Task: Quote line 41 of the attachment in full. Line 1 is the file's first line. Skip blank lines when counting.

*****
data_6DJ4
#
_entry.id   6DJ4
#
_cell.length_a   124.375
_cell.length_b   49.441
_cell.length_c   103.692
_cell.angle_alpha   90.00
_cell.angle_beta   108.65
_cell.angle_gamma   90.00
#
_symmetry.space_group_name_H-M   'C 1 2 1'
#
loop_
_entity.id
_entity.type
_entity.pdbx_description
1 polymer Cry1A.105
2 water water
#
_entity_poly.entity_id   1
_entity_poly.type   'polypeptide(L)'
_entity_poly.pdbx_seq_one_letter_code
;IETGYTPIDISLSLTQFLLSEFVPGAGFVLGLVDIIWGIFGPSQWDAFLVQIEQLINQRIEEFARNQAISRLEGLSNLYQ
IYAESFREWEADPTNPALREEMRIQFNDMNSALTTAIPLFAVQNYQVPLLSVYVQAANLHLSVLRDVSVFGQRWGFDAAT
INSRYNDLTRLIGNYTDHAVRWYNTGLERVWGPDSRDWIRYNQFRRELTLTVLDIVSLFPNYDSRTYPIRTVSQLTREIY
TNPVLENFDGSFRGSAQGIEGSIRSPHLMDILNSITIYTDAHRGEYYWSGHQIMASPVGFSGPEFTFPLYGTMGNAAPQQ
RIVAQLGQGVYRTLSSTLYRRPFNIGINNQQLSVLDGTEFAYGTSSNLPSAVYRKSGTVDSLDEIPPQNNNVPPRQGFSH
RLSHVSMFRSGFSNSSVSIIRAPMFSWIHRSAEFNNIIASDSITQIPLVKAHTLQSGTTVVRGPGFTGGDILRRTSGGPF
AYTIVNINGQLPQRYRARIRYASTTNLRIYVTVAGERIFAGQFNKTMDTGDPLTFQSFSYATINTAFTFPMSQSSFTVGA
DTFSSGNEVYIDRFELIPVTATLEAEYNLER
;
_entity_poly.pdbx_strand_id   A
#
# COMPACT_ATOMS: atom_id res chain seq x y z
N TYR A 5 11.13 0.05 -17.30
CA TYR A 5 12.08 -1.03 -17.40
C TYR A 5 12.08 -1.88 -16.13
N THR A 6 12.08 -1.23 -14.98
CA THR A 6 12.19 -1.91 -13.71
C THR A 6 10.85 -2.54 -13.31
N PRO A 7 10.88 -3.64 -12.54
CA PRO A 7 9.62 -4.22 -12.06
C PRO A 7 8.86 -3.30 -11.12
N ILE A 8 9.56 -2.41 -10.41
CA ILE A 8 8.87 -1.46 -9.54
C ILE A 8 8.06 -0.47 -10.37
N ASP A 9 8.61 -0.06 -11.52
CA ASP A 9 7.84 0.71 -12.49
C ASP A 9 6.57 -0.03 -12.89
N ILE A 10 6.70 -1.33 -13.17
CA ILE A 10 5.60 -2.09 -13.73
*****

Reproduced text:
C THR A 6 10.85 -2.54 -13.31